Protesters rally Wednesday to urge the South Korean government to ban short selling in Korea near the Seoul Government Complex. (Yonhap)
Retail investors hell-bent on watching stocks go up have made life miserable for short sellers around the world.
In South Korea, the government is piling on too.
Lawmakers who oversee the country’s $2 trillion stock market are discussing plans to extend one of the world’s longest bans on short selling, amid pressure from mom-and-pop punters who drive more than two thirds of daily trading.
Calls to make the 10-month ban permanent are mounting. More than 203,000 people have signed a petition imploring President Moon Jae-in to make short sales illegal -- crossing a threshold of 200,000 that compels him to provide an official response. Moon’s prime minister has already called the practice “undesirable.”
While much of the financial world has been watching every twist and turn in the fight between retail investors and short sellers over GameStop, South Korea has quietly become a major battleground in the on-again, off-again debate over the role of bearish trades in stock markets.
With national elections due early next year, policy makers in Seoul are reluctant to anger thousands of Koreans who’ve become infatuated with trading equities during the pandemic. The head of one Korean retail investor advocacy group has called short selling “evil” and organized a protest against the practice outside government buildings. Meanwhile, the International Monetary Fund has urged South Korea to end its short-selling ban, saying it risks making the market less efficient and tougher to hedge.
“Since financial conditions in Korea and the functioning of the market following the Covid outbreak have now stabilized, we believe that conditions are in place to move to reinstate this practice of short selling,” Andreas Bauer, an official at the fund, said at a virtual press conference on the Korean economy on Thursday.
Like other countries, South Korea saw its stock market plunge in March as the pandemic intensified. Share prices then bottomed out three days after the short-selling ban took effect, aided by a flood of central bank liquidity and retail buying. The country’s benchmark Kospi index finished 2020 with a 31% gain, the best performance worldwide after Nigeria’s equity gauge. The Kospi has climbed another 6.8% so far this year.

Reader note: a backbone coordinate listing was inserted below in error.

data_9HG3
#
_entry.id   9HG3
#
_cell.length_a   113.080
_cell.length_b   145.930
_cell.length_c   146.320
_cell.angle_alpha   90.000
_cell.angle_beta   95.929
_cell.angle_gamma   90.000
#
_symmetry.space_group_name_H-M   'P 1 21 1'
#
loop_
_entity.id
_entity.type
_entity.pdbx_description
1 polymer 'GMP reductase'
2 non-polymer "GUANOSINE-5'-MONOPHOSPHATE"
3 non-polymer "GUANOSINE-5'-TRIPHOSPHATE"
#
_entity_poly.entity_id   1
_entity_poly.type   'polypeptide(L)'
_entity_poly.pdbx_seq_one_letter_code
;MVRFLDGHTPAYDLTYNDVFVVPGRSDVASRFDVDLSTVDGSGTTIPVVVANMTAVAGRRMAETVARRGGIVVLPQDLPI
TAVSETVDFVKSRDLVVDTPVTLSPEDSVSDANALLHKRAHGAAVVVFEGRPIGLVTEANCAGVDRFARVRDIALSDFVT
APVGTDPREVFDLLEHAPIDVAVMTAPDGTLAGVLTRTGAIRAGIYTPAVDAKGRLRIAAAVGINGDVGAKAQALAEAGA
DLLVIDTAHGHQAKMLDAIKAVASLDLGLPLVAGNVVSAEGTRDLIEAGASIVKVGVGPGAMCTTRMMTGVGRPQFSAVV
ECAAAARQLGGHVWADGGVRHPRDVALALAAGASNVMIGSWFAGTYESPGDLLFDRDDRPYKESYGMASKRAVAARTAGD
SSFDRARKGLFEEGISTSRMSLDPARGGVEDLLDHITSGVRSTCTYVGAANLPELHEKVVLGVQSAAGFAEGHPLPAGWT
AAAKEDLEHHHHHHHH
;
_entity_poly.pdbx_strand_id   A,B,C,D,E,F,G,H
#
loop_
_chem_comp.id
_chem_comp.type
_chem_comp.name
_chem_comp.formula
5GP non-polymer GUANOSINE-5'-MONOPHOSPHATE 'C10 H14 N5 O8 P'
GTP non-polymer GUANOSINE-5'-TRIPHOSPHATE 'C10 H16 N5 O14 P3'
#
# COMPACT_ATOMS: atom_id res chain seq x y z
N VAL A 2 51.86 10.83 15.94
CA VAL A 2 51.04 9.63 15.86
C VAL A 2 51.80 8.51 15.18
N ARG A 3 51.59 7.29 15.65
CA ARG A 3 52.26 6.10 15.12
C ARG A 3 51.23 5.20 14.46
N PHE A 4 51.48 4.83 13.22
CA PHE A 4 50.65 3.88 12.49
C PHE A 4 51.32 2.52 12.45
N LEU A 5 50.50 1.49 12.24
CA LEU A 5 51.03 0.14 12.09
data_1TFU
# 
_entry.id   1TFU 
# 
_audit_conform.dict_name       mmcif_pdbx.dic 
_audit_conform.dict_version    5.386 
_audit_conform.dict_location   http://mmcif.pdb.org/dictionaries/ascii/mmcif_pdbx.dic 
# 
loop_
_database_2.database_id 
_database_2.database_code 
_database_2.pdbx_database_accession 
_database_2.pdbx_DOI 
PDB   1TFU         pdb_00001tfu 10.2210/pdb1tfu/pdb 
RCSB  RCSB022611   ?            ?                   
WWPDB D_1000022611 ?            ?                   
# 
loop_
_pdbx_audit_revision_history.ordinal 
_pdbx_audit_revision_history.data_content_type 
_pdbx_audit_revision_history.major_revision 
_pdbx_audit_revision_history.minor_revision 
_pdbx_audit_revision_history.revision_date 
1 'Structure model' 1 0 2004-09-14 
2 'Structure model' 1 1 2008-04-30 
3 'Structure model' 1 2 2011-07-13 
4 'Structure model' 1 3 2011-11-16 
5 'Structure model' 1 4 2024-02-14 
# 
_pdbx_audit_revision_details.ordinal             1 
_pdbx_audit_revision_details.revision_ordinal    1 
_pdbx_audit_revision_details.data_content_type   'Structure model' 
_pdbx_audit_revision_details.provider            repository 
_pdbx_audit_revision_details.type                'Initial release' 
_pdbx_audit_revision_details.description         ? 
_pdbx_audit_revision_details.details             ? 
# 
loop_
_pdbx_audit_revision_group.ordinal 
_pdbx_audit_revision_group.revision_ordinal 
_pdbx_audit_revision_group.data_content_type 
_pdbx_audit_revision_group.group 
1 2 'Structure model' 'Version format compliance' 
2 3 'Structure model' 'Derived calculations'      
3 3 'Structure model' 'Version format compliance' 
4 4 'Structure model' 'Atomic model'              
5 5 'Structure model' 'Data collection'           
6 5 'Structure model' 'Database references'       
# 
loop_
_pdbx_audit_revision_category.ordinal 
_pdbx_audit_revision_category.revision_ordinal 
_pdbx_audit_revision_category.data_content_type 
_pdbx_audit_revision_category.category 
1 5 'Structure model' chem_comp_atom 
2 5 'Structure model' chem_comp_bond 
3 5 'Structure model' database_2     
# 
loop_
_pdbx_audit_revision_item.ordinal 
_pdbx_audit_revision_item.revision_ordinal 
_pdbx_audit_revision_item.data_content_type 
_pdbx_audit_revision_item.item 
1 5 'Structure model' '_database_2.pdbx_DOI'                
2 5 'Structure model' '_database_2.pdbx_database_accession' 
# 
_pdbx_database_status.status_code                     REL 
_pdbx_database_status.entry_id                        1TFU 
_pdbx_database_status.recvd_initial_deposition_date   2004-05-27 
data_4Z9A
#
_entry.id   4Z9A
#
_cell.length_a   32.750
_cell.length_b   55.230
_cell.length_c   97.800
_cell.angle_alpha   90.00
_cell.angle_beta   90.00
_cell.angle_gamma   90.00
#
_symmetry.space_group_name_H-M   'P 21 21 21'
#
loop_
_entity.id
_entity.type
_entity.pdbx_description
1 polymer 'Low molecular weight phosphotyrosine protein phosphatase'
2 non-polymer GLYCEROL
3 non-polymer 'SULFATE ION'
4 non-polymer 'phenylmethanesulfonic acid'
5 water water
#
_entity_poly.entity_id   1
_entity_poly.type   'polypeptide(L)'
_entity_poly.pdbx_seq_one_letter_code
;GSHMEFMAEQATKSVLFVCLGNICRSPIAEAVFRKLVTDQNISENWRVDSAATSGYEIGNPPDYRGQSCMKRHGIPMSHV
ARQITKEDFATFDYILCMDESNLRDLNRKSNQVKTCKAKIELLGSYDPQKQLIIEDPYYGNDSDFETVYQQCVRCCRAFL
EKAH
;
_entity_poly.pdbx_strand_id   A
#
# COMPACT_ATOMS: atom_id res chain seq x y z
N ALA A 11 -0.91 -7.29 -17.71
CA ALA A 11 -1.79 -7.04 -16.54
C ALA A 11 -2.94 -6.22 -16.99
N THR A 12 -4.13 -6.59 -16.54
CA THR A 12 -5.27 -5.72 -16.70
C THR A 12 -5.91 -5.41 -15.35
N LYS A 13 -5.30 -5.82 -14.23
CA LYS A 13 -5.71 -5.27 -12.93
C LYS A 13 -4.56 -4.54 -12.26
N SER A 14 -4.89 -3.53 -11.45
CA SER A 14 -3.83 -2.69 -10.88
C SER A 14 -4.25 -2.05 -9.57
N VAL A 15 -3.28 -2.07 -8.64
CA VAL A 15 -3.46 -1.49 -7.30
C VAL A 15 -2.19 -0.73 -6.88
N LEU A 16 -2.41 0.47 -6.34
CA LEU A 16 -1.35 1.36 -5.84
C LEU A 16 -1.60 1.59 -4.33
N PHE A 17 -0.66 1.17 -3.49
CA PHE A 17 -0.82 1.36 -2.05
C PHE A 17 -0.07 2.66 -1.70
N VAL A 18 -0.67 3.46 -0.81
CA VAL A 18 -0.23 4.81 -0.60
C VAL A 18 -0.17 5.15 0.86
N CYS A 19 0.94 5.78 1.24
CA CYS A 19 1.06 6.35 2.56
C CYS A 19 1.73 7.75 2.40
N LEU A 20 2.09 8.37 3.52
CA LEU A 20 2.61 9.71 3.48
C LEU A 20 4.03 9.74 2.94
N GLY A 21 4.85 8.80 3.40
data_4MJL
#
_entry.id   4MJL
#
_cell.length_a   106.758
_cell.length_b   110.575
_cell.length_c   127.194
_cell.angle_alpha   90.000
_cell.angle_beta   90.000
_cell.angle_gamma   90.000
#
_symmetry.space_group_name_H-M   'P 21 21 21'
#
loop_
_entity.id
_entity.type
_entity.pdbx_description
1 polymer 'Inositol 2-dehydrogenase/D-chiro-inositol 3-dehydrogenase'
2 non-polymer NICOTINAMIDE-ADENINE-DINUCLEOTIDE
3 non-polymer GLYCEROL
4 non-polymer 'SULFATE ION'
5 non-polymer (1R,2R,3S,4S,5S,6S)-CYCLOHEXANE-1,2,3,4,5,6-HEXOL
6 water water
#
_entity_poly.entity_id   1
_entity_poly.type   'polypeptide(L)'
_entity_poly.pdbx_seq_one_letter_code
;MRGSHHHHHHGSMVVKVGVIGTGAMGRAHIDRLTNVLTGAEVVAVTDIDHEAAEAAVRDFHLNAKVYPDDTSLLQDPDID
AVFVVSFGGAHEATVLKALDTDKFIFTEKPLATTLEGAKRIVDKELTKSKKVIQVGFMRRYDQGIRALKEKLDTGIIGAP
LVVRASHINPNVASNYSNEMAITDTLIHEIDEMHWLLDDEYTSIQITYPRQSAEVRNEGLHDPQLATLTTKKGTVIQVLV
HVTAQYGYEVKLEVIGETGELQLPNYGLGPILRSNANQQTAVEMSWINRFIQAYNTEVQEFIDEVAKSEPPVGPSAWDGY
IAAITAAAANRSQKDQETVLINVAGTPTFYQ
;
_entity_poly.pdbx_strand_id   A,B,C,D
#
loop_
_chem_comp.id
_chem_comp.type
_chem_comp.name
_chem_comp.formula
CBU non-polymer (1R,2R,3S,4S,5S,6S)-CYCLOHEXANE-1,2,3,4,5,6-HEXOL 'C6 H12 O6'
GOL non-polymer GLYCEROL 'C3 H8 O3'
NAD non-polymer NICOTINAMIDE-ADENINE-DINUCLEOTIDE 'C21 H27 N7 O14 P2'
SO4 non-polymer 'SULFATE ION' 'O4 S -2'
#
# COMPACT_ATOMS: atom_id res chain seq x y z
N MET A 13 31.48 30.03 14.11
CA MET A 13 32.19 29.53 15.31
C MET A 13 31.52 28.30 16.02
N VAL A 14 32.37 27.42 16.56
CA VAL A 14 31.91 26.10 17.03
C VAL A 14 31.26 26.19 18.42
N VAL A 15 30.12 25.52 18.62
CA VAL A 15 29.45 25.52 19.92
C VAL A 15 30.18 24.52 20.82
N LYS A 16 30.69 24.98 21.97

While other markets including France and Italy also instituted short-selling bans around the same time, South Korea is now the only country apart from Indonesia to have stuck with the restriction.
One research paper covered extensively by local media has helped fuel popular anger toward short sellers. Authored by professors at Hanyang University in Seoul, it showed that short sellers in Korea -- most of them foreign investors -- collectively made an average $2 million in profit per day from 2016 to 2019. Investors who traded on margin, the bulk of whom were retail punters, lost an average $900,000 per day.
“Short sellers are Korea’s Axis of Evil,” said Jung Eui-jung, chief executive of the Korea Stockholders Alliance, evoking the phrase made famous by US President George W. Bush. Jung’s organization is lobbying the South Korean government to ban short-selling permanently if it can’t find a way to make the practice “fair” for retail investors.
It’s unclear whether policy makers would ever go that far. Previous market-wide bans against short selling, during the 2008 global financial crisis and 2011 European debt crisis, lasted for only a few months at a time, although restrictions on bank stocks remained in place for several years.
In 2016, a ruling party lawmaker tried to prohibit short selling for shares in the startup Kosdaq index but failed. And in 2018, after Goldman Sachs Group was fined 7.5 billion won ($6.7 million) for so-called naked short-selling, investors rushed to back petitions calling for short sales to be banned, but the number of signatures never reached today’s levels.
For now, lawmakers are discussing a plan to keep the ban in place through June. They’re also working on legislation that will toughen punishments on naked short selling -- in which investors execute a bearish bet without having first borrowed shares -- and bring short-selling rules for retail and institutional investors more in line.
“Some Koreans don’t understand the mechanism of short-selling and don’t agree with the practice of selling something that she or he doesn’t own,” said Lee Hyo-Seob, research fellow at the Korea Capital Market Institute. “It doesn’t help that the fines levied on institutional investors who are insider trading or manipulating stock markets through short selling. (Bloomberg)